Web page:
If you listened to Governor Perry throughout his tenure you’d have heard the words “predictable regulation” a lot, but in 2013 no one would have predicted the fatal explosion at a West, Texas fertilizer plant. It was of the largest industrial disasters in the state’s history, officially killing 15 people and destroying about half of the town’s homes and 3 of its 4 public schools.
The event made national headlines because the deadly mix of lax regulation and a proximity to schools and residences revealed the serious risk that many rural communities face. On Thursday, a report by the United States Chemical Safety Board outlined the unfortunate reality that not much has changed since that fateful day. The board described the incident as preventable and pointed to the fact that Texas does not have a statewide fire code. THis was acknowledged in the preliminary report as well. They also say that the state remains vulnerable to future incidents.
The 200 plus page report highlighted lapses in oversight by the state and federal government, inadequate training of first responders including volunteer firefighters, and poor handling of the material by plant operators. They also found 19 other sites in Texas in similar circumstance that house the same chemical, ammonium nitrate, which is not classified as a hazardous material.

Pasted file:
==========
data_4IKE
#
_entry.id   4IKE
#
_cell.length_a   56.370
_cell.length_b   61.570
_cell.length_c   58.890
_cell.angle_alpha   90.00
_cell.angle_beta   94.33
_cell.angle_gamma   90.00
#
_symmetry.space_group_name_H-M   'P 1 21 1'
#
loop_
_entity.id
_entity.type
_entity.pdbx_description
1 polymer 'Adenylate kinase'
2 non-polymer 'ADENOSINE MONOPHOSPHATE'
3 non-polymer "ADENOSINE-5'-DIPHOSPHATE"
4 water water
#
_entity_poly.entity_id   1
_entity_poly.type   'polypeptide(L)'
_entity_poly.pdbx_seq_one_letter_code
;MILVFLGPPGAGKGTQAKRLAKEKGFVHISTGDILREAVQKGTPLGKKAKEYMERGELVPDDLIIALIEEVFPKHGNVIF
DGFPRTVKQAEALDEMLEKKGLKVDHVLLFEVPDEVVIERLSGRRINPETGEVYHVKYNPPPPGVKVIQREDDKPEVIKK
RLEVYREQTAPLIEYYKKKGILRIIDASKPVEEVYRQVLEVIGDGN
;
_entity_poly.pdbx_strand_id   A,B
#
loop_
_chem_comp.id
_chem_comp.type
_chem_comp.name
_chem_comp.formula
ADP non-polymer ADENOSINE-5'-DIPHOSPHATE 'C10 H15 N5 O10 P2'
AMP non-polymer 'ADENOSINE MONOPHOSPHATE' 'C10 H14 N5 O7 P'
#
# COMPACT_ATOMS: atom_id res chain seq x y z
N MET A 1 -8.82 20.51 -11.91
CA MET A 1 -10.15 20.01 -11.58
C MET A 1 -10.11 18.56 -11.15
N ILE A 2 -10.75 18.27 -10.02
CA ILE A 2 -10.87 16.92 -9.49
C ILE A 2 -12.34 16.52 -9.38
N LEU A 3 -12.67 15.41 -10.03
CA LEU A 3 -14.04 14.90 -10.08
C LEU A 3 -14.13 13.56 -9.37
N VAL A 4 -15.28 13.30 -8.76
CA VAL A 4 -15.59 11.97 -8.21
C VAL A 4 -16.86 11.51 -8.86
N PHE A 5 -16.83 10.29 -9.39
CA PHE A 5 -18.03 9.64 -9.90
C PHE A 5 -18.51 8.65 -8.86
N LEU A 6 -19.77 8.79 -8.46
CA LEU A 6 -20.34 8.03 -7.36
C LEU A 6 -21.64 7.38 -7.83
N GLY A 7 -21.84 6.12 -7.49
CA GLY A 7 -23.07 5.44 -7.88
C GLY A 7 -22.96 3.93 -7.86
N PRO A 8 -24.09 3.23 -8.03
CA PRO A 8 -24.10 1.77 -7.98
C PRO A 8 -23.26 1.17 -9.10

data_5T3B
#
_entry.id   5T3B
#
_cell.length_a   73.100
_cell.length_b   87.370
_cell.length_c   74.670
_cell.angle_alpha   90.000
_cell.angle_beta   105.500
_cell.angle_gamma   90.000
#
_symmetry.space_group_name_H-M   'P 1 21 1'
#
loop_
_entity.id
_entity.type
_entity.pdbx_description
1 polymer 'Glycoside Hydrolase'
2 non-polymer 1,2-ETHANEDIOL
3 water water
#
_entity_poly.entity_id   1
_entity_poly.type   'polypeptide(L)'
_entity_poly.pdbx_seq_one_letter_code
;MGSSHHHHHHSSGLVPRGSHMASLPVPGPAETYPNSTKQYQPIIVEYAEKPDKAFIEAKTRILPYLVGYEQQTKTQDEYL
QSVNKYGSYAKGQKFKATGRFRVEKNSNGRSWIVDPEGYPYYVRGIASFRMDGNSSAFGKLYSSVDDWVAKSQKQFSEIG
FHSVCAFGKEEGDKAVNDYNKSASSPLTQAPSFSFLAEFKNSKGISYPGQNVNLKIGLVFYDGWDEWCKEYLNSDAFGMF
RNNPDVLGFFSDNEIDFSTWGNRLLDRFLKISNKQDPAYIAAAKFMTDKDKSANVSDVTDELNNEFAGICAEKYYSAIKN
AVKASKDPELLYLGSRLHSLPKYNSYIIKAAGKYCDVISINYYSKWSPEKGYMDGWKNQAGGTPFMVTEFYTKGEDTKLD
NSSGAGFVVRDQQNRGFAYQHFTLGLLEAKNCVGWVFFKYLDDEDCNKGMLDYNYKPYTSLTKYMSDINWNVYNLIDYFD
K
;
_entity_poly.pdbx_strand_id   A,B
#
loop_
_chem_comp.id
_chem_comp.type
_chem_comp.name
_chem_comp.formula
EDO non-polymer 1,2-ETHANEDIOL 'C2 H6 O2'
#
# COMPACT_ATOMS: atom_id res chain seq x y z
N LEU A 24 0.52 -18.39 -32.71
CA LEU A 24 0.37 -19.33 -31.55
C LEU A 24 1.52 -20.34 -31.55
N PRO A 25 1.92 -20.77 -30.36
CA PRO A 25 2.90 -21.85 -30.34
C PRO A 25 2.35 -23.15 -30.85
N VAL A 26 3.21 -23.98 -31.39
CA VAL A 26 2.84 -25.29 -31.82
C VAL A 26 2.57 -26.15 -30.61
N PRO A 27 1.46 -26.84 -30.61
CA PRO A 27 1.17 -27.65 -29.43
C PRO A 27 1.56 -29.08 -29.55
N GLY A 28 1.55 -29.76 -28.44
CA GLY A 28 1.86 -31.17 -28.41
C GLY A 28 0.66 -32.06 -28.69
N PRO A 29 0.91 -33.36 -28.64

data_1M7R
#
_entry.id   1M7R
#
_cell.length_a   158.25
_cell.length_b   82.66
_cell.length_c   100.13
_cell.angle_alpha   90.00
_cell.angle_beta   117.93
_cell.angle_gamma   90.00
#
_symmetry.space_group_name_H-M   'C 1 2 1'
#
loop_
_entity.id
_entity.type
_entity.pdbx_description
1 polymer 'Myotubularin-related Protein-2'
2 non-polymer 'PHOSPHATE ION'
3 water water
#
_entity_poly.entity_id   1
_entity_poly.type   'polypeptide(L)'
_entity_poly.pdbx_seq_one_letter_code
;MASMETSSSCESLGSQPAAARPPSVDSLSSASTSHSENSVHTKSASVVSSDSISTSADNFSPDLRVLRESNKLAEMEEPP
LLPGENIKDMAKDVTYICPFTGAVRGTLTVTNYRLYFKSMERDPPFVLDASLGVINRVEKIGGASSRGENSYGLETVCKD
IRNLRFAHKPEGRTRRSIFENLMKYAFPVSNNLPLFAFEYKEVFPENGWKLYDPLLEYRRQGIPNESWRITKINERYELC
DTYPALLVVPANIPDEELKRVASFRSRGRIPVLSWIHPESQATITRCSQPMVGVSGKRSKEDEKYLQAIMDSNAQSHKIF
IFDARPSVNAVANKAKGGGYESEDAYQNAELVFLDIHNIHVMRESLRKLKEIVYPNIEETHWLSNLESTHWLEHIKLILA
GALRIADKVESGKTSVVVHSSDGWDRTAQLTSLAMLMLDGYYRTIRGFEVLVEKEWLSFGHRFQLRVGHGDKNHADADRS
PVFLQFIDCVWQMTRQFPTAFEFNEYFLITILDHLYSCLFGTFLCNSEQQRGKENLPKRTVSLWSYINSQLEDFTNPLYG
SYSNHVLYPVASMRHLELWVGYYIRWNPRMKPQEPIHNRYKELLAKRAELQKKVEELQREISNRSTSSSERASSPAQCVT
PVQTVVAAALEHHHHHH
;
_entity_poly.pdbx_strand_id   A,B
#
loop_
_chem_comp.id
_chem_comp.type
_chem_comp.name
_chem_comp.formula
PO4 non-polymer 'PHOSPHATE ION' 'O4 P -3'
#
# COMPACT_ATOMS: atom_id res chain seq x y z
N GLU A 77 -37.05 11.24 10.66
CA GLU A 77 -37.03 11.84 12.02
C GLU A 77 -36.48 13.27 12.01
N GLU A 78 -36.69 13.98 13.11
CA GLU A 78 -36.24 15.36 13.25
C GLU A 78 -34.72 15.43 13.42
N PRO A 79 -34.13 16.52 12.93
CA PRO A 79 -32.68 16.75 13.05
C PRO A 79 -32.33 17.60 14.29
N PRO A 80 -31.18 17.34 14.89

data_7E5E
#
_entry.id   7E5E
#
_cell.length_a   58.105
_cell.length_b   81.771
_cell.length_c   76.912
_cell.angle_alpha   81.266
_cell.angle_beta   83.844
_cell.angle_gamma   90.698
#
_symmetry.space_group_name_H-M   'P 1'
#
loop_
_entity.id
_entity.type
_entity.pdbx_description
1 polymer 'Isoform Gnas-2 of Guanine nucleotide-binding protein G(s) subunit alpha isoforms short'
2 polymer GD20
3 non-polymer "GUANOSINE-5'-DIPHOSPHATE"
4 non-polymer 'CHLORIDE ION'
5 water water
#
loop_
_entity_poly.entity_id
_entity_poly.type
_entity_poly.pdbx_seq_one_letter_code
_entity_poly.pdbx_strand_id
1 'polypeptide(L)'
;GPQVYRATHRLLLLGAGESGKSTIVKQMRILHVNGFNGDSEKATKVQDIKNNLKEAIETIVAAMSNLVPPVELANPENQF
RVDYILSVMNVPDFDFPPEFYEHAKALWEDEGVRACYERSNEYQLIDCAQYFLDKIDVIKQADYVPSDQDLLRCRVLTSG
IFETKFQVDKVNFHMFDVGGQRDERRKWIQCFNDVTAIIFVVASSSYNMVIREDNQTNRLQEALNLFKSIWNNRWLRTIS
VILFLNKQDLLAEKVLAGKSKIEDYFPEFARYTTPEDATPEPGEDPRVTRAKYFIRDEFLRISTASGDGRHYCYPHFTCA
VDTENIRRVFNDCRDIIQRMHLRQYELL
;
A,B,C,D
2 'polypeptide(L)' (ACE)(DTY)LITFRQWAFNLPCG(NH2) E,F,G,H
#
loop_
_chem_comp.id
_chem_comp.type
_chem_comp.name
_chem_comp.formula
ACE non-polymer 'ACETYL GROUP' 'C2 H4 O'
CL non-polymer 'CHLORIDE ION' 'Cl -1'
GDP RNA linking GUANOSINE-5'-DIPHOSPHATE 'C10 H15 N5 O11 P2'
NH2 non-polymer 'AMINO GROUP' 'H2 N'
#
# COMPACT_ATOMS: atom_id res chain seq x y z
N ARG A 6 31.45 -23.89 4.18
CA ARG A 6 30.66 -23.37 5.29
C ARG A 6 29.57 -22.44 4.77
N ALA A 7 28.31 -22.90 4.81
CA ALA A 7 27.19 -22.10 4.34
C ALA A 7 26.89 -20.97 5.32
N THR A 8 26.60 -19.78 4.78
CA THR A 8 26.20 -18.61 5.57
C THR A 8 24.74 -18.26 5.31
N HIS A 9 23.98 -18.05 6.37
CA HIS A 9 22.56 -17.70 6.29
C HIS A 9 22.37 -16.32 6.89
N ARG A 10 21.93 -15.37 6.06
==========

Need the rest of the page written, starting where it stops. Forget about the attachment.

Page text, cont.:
The agency has made a series of safety recommendations including adding fertilizer-grade ammonium nitrate to the federal chemical-safety program and requiring sprinkler systems for facilities that warehouse the chemical.
It’s too bad that the all too familiar phrase history repeats itself seems appropriate here as not much has been done in the wake of the tragedy.
ThinkProgress reported a year later on what little progress had been made to prevent another tragedy:
“University of Texas at Austin journalism professor and author of several books about Texas, including City on Fire: The Explosion That Devastated A Texas Town and Ignited A Historic Legal Battle told ThinkProgress that Abbott is following in the footsteps of current Gov. Rick Perry in putting the demands of big oil and chemical operations ahead of long-range societal problems in addressing the “so-called Texas Economic Miracle:”
I don’t believe Greg Abbott is waking up every morning like Mr. Burns in The Simpsons, rubbing his hands together and saying ‘How do we screw over the little people today?’ But he is slavishly committed to a regrettable Texas tradition: Putting unbridled faith in oil and chemical companies to do the right thing. To self-regulate.”
The Dallas Morning News also admonished Governor Abbott for later his weak response and ties to the chemical industry:
“…the fact that Abbott has taken thousands of dollars from political donors related to Koch Industries, a multinational corporation with extensive chemical interests, creates particularly noxious ‘optics’ for the Republican attorney general in his campaign for governor.”
Abbott went through great lengths to protect the chemical industry and hide important safety information from the public. At the time he embarrassingly told reporters that concerned citizens could just “drive around” and ask plants what chemicals they had on site that were near their homes. It makes you wonder who our government is there to protect and serve, and what we should really be afraid of.